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IBM and Fudan University Study Identifies Chinese Companies and Industries Most Likely to Expand Globally Over Next Ten Years


BEIJING - 04 Apr 2006: Research undertaken by IBM and Fudan University, and released today, has found that Chinese companies are expanding globally to acquire technology and management skills, escape intense domestic competition and capture new market opportunities. The report, an in-depth analysis of the motivations, rationale, and challenges facing China’s companies as they expand globally, identifies 60 companies and the industries best positioned to succeed internationally over the next ten years as well as the attributes necessary for success.
Based on criteria including company size and characteristics as well as industry structures, the companies identified in the report: “Going Global: Prospects and Challenges for Chinese Companies on the World Stage” as being well positioned to become global players over the next ten years include: Haier (home appliances), Galanz (home appliances), Wanxiang Group (auto parts), Cosco (logistics), Lifan (motorcycles), BaoSteel (steel) and Huawei (telecom equipment).
Industries most likely to see the entry of Chinese companies are energy, steel, automotive, logistics, computers, brown goods, white goods, telecommunications equipment, textiles and consumer products.
“China has long been the destination for growth,” said Alan Beebe, Research Director, IBM Institute for Business Value, China. "This paradigm is about to shift as China continues to open up to the world and its regulations for outbound investment and mergers and acquisitions are liberalized.
“Companies with the best prospects of succeeding in global markets are those expanding from a position of strength rather than weakness,” he said. "Only those companies with clear, focused globalization strategies and strong execution capabilities can hope to become future global leaders in their industries.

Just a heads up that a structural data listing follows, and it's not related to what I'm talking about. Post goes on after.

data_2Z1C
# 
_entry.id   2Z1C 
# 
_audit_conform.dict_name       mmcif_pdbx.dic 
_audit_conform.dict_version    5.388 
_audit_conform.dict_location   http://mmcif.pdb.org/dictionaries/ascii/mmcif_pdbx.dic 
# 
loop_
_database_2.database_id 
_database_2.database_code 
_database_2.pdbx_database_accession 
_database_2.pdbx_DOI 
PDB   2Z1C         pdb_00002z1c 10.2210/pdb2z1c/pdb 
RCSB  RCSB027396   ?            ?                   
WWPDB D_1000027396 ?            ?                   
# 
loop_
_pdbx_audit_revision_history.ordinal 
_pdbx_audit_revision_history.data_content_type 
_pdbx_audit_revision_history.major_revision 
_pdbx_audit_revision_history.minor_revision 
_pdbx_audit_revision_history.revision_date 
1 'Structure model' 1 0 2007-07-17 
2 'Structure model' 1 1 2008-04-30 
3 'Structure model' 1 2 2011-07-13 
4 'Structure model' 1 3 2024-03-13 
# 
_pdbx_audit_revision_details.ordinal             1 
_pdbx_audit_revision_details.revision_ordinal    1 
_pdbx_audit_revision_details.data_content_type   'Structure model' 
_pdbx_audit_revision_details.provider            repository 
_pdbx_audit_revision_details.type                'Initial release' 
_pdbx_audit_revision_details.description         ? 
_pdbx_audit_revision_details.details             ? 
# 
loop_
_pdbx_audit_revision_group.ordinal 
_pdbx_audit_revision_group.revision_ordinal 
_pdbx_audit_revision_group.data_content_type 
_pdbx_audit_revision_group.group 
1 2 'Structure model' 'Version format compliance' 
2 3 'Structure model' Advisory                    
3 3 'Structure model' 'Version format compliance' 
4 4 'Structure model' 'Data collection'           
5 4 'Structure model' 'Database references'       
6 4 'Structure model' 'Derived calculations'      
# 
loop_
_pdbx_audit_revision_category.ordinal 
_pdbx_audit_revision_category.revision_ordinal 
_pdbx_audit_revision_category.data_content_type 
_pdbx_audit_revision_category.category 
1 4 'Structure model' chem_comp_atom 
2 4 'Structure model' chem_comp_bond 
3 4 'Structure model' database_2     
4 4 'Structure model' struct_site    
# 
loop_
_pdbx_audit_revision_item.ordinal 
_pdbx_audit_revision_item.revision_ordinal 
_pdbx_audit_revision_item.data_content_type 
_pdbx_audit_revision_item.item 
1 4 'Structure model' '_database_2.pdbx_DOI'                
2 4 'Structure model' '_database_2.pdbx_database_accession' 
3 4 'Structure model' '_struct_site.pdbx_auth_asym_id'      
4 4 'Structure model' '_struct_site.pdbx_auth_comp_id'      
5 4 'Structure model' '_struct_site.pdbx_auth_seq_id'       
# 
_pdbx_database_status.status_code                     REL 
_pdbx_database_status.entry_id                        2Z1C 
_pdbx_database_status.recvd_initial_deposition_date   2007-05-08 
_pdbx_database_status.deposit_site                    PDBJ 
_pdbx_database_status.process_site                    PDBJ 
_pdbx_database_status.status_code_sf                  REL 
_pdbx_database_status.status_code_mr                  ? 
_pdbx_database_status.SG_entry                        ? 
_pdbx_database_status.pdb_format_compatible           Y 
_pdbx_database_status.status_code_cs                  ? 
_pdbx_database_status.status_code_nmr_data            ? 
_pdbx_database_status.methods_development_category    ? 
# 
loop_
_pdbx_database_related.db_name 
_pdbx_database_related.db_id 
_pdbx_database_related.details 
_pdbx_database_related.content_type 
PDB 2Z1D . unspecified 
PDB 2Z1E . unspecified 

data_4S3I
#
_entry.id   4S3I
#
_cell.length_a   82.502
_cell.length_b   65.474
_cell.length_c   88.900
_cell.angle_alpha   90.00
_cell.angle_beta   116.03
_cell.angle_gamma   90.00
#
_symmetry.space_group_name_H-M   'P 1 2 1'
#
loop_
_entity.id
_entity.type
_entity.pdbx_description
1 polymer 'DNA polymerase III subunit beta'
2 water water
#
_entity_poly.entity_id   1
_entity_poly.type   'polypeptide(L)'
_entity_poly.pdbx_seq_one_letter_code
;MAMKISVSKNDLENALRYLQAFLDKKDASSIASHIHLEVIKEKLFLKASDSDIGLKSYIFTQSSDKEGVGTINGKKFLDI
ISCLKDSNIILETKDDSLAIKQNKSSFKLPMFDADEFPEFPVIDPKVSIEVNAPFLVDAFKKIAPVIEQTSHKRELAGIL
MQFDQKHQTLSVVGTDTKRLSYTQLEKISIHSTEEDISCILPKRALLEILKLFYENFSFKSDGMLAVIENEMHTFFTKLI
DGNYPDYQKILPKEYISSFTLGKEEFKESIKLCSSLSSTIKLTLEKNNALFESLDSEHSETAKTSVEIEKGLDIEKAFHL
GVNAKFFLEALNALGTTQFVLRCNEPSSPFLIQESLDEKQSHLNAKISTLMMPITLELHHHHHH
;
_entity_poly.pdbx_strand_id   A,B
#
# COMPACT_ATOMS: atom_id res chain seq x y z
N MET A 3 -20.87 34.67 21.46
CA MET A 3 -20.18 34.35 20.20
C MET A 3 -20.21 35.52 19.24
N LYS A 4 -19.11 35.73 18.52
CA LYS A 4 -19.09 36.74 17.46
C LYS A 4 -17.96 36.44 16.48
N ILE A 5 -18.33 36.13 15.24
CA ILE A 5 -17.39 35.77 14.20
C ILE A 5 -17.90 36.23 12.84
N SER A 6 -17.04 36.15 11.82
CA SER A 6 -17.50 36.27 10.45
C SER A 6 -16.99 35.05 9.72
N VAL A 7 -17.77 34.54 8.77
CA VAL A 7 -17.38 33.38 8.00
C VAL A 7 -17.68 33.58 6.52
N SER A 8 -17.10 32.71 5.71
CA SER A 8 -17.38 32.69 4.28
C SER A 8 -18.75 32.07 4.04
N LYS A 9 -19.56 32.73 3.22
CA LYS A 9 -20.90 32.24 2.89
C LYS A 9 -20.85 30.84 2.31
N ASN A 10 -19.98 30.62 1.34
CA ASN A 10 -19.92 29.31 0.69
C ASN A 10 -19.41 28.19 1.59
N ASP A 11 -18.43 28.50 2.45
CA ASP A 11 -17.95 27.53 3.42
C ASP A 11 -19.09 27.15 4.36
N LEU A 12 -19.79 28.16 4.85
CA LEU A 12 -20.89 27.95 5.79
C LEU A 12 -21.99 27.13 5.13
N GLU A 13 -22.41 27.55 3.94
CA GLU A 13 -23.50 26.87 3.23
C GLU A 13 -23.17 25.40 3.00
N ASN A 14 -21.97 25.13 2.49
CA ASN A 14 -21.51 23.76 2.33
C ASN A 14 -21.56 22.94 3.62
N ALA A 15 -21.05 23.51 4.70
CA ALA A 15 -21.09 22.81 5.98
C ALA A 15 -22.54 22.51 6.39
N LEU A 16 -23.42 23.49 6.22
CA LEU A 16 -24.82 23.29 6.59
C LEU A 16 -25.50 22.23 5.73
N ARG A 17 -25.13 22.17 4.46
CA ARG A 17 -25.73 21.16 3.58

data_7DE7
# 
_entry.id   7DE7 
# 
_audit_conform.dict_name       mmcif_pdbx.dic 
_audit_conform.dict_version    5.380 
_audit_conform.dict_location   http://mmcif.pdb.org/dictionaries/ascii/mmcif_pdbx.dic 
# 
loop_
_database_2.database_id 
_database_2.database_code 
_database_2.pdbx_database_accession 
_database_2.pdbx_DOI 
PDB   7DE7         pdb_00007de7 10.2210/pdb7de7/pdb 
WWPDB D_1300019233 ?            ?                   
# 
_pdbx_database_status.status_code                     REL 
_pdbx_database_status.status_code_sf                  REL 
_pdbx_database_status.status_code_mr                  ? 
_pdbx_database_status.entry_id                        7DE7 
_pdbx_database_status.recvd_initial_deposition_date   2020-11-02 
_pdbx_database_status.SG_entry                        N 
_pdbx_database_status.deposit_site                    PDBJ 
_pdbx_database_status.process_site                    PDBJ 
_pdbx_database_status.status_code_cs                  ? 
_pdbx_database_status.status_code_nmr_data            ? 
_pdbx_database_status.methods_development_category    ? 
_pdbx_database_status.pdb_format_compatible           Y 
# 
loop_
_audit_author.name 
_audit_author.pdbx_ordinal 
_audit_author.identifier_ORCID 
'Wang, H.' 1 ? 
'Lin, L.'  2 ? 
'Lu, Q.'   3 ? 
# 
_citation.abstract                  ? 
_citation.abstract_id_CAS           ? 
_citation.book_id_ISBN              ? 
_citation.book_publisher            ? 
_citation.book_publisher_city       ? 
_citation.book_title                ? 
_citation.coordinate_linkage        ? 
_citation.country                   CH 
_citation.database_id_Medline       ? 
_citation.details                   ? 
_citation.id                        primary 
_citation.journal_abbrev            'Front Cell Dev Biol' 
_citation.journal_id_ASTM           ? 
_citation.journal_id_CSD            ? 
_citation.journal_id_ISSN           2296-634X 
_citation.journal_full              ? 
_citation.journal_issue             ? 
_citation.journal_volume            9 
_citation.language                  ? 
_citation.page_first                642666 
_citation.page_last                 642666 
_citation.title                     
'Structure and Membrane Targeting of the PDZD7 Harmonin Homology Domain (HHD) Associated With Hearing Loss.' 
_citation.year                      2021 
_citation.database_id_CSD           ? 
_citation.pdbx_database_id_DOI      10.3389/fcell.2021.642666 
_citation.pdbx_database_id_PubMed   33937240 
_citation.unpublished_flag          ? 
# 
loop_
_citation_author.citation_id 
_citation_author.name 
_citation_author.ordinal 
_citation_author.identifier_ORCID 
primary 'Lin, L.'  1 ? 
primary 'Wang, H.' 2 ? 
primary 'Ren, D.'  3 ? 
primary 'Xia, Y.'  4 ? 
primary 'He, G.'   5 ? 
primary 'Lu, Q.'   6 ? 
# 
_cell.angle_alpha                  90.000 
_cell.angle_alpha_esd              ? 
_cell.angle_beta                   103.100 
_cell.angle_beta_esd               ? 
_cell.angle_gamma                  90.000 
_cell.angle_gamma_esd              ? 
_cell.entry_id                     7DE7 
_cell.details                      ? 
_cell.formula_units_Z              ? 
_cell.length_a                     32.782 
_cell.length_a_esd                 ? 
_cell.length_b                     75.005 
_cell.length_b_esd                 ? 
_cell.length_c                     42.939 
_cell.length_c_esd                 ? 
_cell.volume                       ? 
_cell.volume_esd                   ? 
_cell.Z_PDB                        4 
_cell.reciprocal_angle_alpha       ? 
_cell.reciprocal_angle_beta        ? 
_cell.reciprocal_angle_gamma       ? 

“The potential rewards are great, not only for Chinese companies, but also their foreign partners with whom they may form alliances to win in the global marketplace, including within China,” said Mr Beebe.
Companies considering global expansion identified the lack of qualified human resources and weak global brands as the top two challenges facing Chinese companies expanding overseas. Interviewees indicated a need to not only strengthen their management team for global expansion, but to also compete against foreign companies in China’s own domestic market. Mergers and acquisitions and strategic partnerships with foreign companies, despite their significant integration challenges, were cited by Chinese interviewees as important ways to shorten the time required to develop a global management team and build global brands.
Since 2001, when China entered the WTO, foreign companies have invested US$621 billion in China, US$60 billion in 2005 alone. In comparison, outbound direct investment (ODI) in 2004 was US$1.8 billion, accounting for only 0.25 percent of global ODI, ranking China 28th among all countries. As China’s overseas investment restrictions are relaxed or abolished in 2006, a sharp rise in ODI and merger and acquisition activity is expected. China’s Ministry of Commerce predicts outward investment will maintain an average annual growth of over 22 percent, exceeding US$60billion in new ODI between 2006 and 2010.